Bitesized

PUBLISHED: 05:28 15 December 2014

Mince pies

Mince pies

Archant

Love 'em or loathe 'em, Christmas would not be Christmas without mince pies.

Roast potatoesRoast potatoes

Love ‘em or loathe ‘em, Christmas would not be Christmas without mince pies. They are so called because in the 17th century they were, in fact, savoury pies made using usually mutton or beef but also tongue or even tripe with equal parts beef suet, currants and raisins with sugar, orange rind, cinnamon, ginger, nutmeg and salt. Some say they were crib shaped – replicating Jesus’ crib. After the Restoration mince pies varied in size, up to 20lbs, but were round.

In the 18th century mince pies became sweeter when, ironically, cheap sugar was imported from the slave plantations in the West Indies and meat became optional.

There are many mince pie myths:

It’s lucky to eat one mince pie on each of the 12 days of Christmas and apparently to refuse one would lead to bad luck.

A slice on Binham Blue from Mrs Temple's Cheese at Wighton forA slice on Binham Blue from Mrs Temple's Cheese at Wighton for

You should make a wish while eating your fist mince pie of the season – perhaps nowadays “I wish this was a homemade mince pie instead of one from a packet”!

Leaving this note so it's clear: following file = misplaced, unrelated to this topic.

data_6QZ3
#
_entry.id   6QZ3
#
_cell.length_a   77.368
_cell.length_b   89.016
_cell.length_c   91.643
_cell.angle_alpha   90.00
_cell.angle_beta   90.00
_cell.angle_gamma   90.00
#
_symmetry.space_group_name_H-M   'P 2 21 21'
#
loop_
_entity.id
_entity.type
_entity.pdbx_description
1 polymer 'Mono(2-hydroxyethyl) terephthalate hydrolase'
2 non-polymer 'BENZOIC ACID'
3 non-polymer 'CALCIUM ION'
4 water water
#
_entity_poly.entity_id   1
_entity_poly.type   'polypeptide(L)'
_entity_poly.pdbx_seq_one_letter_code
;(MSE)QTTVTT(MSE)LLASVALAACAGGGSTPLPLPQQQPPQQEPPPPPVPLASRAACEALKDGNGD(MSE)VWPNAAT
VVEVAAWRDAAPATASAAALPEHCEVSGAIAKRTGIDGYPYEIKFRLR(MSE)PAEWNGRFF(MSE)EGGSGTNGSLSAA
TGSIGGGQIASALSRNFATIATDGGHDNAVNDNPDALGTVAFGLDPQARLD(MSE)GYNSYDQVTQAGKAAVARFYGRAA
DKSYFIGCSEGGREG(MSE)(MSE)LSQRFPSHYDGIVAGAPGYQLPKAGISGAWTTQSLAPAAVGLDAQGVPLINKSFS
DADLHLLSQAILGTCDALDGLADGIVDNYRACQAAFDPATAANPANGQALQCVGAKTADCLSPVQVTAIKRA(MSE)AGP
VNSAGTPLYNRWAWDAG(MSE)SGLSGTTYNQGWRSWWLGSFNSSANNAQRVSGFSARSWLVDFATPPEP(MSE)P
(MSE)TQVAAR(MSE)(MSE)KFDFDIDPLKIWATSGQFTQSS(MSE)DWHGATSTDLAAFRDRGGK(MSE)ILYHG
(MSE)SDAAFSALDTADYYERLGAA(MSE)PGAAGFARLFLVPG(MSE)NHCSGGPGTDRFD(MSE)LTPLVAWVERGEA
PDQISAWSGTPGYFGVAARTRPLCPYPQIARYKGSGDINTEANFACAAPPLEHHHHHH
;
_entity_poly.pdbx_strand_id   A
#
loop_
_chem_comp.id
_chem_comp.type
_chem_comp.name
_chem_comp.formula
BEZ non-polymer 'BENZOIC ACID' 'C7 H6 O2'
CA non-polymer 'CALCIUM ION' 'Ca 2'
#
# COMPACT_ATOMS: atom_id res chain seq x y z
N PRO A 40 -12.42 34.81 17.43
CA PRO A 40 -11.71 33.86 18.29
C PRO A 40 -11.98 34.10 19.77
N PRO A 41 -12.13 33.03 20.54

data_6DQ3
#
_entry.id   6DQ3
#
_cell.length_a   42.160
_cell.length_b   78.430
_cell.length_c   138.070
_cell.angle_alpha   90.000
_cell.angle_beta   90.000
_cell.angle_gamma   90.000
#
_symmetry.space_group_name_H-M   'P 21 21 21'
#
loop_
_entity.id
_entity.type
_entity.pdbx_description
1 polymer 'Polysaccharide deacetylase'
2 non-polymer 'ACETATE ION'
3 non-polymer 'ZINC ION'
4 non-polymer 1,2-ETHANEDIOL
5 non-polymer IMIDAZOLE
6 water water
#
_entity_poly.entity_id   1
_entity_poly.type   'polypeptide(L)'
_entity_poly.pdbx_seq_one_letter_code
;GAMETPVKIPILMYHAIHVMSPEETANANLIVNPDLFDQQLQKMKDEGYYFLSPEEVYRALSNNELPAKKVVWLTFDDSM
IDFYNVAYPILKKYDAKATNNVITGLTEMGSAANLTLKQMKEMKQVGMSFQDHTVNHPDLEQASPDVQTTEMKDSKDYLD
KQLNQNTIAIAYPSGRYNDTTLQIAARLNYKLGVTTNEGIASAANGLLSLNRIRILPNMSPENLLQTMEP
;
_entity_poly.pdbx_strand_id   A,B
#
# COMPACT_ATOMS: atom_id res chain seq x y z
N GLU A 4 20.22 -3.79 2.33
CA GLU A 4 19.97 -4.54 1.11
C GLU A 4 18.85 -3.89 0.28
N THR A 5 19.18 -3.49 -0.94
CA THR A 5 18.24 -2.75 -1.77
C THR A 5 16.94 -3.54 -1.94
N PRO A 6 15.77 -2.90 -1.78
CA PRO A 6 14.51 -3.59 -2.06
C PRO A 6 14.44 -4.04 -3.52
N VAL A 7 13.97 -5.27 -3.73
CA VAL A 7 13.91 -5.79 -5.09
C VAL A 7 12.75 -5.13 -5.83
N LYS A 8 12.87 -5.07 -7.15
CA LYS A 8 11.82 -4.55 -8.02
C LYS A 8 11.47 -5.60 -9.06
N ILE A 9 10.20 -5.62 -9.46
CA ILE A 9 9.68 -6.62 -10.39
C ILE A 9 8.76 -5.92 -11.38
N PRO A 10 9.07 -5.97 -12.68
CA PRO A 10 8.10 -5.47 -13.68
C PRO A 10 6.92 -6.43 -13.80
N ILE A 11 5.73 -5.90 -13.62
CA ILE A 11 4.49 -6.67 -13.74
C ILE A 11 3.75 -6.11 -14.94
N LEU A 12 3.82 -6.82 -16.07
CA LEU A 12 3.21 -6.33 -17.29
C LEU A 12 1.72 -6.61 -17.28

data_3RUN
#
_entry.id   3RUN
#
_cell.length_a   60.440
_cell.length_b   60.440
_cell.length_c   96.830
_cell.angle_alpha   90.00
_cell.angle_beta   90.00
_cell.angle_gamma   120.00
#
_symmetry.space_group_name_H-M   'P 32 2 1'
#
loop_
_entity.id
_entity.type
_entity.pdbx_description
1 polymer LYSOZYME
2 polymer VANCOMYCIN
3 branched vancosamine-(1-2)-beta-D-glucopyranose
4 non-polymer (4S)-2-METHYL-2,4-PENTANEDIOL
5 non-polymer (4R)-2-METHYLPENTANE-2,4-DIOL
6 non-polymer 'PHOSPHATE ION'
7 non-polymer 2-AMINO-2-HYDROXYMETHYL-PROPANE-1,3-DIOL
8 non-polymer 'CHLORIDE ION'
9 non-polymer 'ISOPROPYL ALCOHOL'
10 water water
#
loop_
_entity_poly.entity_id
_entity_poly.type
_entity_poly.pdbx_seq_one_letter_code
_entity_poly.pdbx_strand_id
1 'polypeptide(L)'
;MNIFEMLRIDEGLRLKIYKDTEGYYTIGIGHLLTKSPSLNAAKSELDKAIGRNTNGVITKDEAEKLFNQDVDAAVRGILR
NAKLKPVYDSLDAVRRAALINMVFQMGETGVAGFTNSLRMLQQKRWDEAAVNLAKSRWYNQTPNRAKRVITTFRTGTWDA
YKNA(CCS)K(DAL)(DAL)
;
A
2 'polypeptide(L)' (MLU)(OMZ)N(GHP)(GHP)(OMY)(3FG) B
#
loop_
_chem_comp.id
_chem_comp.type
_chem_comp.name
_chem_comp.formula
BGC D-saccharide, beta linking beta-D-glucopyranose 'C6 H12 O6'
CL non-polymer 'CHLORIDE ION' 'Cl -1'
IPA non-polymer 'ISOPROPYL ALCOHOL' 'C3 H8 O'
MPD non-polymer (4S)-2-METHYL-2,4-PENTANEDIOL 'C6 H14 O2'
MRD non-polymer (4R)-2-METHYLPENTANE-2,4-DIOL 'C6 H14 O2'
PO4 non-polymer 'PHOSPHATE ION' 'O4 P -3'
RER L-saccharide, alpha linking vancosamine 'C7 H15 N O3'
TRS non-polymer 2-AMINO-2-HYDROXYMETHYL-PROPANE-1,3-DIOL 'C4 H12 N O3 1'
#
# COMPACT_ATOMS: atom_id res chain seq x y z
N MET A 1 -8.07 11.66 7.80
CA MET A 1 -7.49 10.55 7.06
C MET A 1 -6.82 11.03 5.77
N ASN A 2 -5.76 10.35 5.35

Mince pies should be eaten in silence.

It is important to add three spices – representing the three gifts given to Jesus by the Magi.

There should be a star on top depicting the star that led the Magi and shepherds to the baby Jesus.

Today mince pies are usually made using shortcrust pastry and mincemeat, containing apple, with dried fruits including raisins, currants, cherries, apricots and candied peel with spices, nuts, suet and brandy or sometimes rum.

And don’t forget to leave one out for Santa!

The Taylor taste test

Which potato should I use for my Christmas roasties?

King Edward is a traditional English potato with a creamy skin and red blushes. Its floury texture makes it perfect for roasting..

Maris Piper is a great chipper but also good for roasting. Grown extensively in the UK, it has golden skin with creamy white flesh which has a fluffy texture.

Estima has a creamy skin with a firm, light yellow flesh – smoother than the other two but nevertheless makes a good roastie.

Peel them, cut them in half and par-boil for five to eight minutes. Drain and place them back on the heat for just a few seconds shaking the pan which fluffs the skin up and makes them lovely and crispy on the outside. Place in a roasting tin with some goose or duck fat and a sprinkling of salt. Roast for 40-45 minutes or until golden and crisp on the outside and fluffy and soft inside.

The Norfolk cheeseboard

I have left this wonderful cheese especially for December as it is a delicious Norfolk alternative to traditional Stilton. Mrs Temple’s Binham Blue is made to a recipe taught to Catherine Temple by her grandmother. It is made at Copys Farm, Wighton, using milk from the family herds of British Friesians and Swiss brown cows. It is a semi-soft, blue veined cheese, I think milder than Stilton but with a definite “blue” tang. You can buy it either in a piece or a whole truckle and is extremely good if left to mature a little – so make sure you buy it sooner rather than later to enjoy it at its best on Christmas Day. Available from delis, farm shops and farmer’s markets all over Norfolk and beyond.

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